BBC One has commissioned a drama about the Windrush immigration scandal.
Entitled Sitting In Limbo, the feature-length drama was written by Stephen S. Thompson and is based on the true story of his brother Anthony Bryan and his personal struggle to be accepted as a British citizen.
The drama is set in 2016, four years after the coalition government introduced the hostile environment policy.
After living in the UK since he was eight, Bryan decides to visit his elderly mother in Jamaica.
He has never held, or needed, a passport before, and while filling out the paperwork at the Passport Office he is stunned to discover that there is no record of him as a British citizen – despite having lived in the country since 1965.
He finds himself stuck in limbo, forced to leave his job and unable to claim benefits.
In the early hours of a Sunday morning, he is forcibly removed from his home and detained as an illegal immigrant.
Thompson said: “Like everyone caught up in the Windrush scandal, Anthony has been severely traumatised by the experience.
“It has badly affected his confidence and left him questioning his very identity.
“As his brother, I saw what he went through first-hand.
“I couldn’t bear the idea that he had suffered in vain and it made me determined to tell his story.
“For me, this is personal.”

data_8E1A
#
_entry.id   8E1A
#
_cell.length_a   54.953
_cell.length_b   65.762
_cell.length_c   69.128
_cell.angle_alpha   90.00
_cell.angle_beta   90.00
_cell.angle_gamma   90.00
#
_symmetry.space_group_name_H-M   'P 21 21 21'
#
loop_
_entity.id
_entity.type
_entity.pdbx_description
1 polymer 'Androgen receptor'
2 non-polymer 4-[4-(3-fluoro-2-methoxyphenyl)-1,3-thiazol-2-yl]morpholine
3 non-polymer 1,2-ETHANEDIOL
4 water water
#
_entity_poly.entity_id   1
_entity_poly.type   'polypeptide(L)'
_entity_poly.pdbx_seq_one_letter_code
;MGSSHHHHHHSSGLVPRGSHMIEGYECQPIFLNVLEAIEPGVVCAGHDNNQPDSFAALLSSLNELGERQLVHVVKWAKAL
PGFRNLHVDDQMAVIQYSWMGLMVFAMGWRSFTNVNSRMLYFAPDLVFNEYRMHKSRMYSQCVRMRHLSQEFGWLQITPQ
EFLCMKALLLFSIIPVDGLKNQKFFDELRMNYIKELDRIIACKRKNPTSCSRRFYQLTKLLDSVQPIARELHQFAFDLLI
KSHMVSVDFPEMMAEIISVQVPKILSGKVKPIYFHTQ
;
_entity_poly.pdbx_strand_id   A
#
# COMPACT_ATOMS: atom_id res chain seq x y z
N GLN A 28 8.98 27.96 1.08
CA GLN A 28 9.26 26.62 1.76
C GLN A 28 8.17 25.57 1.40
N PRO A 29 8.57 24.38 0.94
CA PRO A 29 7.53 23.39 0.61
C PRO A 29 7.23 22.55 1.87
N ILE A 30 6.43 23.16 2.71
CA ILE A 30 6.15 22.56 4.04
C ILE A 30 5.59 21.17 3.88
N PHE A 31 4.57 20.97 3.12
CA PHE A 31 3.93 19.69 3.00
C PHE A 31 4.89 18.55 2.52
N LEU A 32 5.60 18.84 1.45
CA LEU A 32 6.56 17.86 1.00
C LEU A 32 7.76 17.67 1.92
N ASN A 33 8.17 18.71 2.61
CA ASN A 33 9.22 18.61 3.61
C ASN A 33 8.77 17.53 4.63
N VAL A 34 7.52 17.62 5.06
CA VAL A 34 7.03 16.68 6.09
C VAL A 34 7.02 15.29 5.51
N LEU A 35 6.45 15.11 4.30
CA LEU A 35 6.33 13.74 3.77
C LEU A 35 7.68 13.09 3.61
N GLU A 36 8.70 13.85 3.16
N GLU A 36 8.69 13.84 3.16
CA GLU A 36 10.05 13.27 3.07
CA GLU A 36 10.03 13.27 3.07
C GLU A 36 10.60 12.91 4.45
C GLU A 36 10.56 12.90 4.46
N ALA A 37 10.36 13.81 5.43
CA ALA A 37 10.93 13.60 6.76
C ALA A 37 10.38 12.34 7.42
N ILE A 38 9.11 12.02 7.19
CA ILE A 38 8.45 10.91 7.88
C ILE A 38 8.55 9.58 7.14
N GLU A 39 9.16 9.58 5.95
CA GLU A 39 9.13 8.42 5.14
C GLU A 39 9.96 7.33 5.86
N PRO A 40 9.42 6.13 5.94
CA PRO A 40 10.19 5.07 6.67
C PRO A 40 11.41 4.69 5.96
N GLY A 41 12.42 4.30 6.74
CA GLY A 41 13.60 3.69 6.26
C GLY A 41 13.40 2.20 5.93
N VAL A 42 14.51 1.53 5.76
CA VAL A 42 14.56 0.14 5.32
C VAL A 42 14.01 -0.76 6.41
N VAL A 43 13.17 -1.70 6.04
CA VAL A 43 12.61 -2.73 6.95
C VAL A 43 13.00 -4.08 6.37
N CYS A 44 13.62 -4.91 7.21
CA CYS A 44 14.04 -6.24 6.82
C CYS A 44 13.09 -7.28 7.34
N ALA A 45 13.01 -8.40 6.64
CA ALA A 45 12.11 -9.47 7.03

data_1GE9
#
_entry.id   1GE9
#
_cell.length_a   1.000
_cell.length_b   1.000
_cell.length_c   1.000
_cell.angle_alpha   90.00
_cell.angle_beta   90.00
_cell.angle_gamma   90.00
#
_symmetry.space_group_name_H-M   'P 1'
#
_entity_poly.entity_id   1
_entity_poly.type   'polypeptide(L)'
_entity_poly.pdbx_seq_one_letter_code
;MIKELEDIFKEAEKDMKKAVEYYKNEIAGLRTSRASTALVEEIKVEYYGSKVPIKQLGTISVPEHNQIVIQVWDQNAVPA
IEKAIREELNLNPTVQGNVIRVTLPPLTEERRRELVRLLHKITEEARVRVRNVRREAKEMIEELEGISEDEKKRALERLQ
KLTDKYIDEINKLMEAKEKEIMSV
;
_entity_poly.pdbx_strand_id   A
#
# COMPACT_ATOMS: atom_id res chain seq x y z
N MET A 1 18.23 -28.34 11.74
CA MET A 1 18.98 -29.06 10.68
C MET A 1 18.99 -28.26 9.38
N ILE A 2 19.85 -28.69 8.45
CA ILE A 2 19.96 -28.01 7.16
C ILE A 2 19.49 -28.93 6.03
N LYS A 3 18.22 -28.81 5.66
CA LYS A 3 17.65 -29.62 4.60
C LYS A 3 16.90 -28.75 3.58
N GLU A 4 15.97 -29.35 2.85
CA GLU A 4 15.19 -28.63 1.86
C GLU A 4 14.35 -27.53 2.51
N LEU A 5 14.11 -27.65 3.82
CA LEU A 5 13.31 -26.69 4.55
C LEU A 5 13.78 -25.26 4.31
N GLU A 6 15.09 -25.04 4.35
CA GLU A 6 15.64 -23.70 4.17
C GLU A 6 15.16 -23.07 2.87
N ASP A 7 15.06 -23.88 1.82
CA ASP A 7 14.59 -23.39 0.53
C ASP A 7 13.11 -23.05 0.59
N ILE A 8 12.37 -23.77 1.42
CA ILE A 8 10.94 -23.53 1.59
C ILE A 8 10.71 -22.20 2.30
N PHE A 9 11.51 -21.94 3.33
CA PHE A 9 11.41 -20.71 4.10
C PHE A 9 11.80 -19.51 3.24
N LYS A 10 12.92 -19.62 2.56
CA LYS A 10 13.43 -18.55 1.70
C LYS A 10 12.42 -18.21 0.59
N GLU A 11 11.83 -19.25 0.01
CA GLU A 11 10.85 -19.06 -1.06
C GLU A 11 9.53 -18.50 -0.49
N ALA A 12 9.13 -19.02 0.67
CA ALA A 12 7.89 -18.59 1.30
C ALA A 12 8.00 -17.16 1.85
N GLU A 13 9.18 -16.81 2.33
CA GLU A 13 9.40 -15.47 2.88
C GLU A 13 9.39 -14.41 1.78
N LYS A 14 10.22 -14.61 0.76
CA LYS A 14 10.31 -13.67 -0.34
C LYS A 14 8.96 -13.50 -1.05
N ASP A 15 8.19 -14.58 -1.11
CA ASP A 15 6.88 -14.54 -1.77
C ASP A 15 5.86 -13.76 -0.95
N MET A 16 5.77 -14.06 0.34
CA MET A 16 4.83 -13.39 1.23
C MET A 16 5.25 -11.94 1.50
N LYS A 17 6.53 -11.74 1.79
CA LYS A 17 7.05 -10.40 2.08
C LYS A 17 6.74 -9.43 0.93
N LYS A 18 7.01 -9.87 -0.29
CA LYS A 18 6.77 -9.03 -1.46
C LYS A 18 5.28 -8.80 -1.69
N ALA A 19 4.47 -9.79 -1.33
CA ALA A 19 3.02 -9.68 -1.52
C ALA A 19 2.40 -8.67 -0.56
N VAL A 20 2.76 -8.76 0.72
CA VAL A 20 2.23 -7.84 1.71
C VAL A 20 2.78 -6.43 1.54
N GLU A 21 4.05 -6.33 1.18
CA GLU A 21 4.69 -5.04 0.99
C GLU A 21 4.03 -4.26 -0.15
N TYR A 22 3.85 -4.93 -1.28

Lila Rawlings, executive producer at production company Left Bank Pictures, said: “Stephen’s first-hand experience of his brother’s ordeal enables us to tell this story from inside the family; to really understand what it feels like to be betrayed by the country one has called home for over 50 years.
“This will be a drama about our modern Britain and is, in many ways, a precursor to where we find ourselves today.
“The BBC has supported and championed our work on the project from the very first meeting, and we believe it’s the perfect home for the show.”
Sitting In Limbo was commissioned by Piers Wenger, controller of BBC Drama, and Charlotte Moore, director of BBC Content.
Wenger said: “Stephen’s script is terrific and we’re honoured his first screenplay for TV will be on BBC One.
“Anthony’s story is incredibly important and one that needs to be told with urgency.”